A delegation from Dubai Ports World (DP World) is on its way to the United States to hold talks with officials and legislators regarding the furor over the takeover of P&O Ports terminals in the United States by the Arab company

    Dubai’s ruling Makktoum family, which owns DP World has agreed to defer the US takeover for 45 days to give American officials time to review their security requirements. DP World was due to become the legal owner of P&O Ports assets as from today (2 March). The assets include port terminals in 19 countries.

    However the takeover has received fierce opposition from several quarters in the US, citing security risks based on DP World being a Dubai-based company. President Bush said he will veto any legislation preventing the takeover but has since welcomed the 45-day ‘cooling down’ period afforded everyone. DP World says it hopes that by agreeing to further scrutiny this will demonstrate its commitment to a long-term relationship with the US.

    P&O Ports operations in the United States include a 30-year lease with the Port of New York to operate the port of Newark (one million TEU turnover) and a 50% share of the Port of Miami Terminal Operating Company.


    More lives lost in Gulf of Aden

    UN Seeks Urgent Action

    source - UN News Service (New York)

    In the latest grim episode of asylum seekers and migrants dying while trying to cross the Gulf of Aden from Somalia to Yemen, the United Nations refugee agency reported today that smugglers forced 137 men, women and children into deep waters off the Yemeni coast, killing at least 33, with another 30 missing.

    "The latest tragic incident once again highlights the urgent need for joint international and local efforts to address this problem and minimize the flow of desperate people who fall victim to ruthless smugglers," UN High Commissioner for Refugees (UNHCR) spokesperson Jennifer Pagonis told a news briefing in Geneva.

    Thousands of Somalis, many fleeing violence in their homeland, arrive in Yemen every year, averaging an estimated 100 people a day during the annual September to March period of good sailing conditions, after making the perilous crossing in the hands of smugglers who often beat them or force them overboard while still far from shore, sometimes with their hands tied behind their backs, leaving them to the mercy of the seas.
    On Saturday, the UNHCR office in Aden, Yemen, received information that a smuggler's boat sailing from Somalia had forced all of its 137 passengers - 134 Somalis and three Ethiopians - into deep waters, before turning around and heading back to Somalia.

    By Monday evening, 84 people had managed to reach shore safely, while 33 had been found dead on the Al Hodeiya shore on the southern coast. Another 30 passengers including children are still missing and we fear their chances of survival are now extremely slim," Ms. Pagonis said. "Our team in Aden is taking care of the survivors, giving them medical care, food and non-food items."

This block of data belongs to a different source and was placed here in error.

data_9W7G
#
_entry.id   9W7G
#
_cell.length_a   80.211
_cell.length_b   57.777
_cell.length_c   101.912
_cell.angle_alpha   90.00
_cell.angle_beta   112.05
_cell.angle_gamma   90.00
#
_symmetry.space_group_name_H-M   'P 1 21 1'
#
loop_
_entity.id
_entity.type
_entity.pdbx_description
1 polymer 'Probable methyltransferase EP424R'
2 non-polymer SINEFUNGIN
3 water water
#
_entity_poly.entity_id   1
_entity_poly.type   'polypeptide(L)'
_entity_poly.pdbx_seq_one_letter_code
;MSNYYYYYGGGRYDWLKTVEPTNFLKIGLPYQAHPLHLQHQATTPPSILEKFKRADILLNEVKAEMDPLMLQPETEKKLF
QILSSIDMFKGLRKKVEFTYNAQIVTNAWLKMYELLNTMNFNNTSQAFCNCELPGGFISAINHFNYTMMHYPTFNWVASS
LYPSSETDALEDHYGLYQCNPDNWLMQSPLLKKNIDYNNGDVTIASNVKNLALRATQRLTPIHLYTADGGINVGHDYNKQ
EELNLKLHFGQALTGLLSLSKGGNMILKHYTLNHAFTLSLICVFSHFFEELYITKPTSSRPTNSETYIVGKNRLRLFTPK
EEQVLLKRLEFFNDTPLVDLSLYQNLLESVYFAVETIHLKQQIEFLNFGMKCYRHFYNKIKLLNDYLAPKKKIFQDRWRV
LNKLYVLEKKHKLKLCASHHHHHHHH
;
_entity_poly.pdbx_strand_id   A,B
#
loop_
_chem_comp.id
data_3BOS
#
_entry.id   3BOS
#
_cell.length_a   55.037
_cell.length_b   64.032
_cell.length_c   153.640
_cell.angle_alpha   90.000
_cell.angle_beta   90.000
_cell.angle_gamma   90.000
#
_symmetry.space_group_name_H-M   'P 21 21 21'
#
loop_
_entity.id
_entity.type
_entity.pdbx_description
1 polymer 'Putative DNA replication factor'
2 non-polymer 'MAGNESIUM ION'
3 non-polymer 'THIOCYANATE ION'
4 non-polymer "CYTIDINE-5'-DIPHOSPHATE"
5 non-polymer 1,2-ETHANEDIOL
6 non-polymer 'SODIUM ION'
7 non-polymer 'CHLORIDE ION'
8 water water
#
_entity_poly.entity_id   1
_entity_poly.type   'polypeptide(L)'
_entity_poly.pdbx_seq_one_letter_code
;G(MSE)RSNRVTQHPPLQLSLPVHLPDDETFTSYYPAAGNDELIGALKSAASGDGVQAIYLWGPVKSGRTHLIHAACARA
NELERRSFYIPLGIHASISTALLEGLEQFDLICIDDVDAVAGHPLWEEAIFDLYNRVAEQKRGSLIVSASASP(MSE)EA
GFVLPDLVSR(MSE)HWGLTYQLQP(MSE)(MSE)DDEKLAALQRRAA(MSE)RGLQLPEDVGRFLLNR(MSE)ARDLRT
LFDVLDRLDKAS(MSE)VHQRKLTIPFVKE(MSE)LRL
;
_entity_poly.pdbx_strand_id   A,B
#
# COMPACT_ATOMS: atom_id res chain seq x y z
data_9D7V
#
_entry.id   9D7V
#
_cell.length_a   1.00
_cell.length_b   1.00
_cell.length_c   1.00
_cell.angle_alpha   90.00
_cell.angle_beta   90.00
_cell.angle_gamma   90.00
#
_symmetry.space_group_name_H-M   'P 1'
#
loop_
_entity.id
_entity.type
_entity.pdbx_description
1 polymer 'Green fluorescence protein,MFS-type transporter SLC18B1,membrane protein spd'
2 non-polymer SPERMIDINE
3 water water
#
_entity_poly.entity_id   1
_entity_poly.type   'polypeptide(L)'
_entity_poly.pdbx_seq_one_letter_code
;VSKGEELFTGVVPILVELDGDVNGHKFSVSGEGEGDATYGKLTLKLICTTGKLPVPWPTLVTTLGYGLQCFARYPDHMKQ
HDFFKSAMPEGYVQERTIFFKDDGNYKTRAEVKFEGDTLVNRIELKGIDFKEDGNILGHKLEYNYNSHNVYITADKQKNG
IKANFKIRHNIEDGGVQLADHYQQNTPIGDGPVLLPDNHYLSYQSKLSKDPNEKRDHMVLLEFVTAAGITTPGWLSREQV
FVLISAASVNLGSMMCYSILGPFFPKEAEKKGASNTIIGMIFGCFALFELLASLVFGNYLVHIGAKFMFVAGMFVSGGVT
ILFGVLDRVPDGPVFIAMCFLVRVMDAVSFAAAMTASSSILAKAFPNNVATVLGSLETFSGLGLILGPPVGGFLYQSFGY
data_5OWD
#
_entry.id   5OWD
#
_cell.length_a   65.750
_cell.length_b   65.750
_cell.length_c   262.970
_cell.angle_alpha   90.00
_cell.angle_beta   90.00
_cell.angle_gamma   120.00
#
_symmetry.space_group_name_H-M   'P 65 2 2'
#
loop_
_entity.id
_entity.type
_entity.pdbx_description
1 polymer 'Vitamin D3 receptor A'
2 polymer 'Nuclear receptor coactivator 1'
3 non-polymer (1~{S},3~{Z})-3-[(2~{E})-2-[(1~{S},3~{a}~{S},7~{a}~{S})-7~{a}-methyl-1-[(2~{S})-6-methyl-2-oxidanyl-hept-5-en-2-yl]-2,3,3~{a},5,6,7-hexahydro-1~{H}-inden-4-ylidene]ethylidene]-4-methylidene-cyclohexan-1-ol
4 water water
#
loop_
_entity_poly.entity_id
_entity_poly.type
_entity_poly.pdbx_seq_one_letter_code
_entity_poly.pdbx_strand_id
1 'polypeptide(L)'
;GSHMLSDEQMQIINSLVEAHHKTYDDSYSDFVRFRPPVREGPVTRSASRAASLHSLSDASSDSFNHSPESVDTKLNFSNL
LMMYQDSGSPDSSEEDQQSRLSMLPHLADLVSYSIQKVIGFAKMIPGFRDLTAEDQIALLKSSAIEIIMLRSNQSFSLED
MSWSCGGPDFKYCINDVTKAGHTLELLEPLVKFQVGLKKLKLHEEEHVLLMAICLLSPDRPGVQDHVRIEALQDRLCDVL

Despite the hazards, smugglers still find ready customers. From 12-17 January alone, 22 boats carrying an unknown number of Somalis and Ethiopians arrived in Yemen. Of those, UNHCR registered 1,217 Somalis and 39 Ethiopians. On 16 January, a boat carrying 65 people and six dead bodies arrived in Yemen. Another 14 people had reportedly died during the voyage.

    UNHCR has been working with the authorities in Puntland, in north-eastern Somalia to inform people about the dangers of using smugglers. In January it produced a video to raise awareness among Somalis and Ethiopians of the risks involved and is now working on a radio programme in local languages to reach more people.

    "At the same time, we are also calling on donors to support the international community in its efforts to improve protection and assistance to internally displaced persons in Puntland who live in very difficult circumstances," Ms. Pagonis said in the latest of a series of appeals the agency has issued over recent months. "Without addressing the root causes of the outflow, progress in stemming the smuggling will be extremely limited."


    Cape Town’s Chevron Refinery shuts down

    Officials at Cape Town’s Chevron Refinery are hoping to reopen today after operations were shut down on Tuesday, following further power cuts in the Western Cape.

    The refinery is relatively small at 112,000 barrels a day but is the only such facility in the Western Cape and even a two day shutdown is likely to affect supply of fuel, including bunker fuel at the port of Cape Town which has already suffering with shortages.

    With further power disruptions likely it may be some weeks before the Western Cape fuel supply is able to return to normal.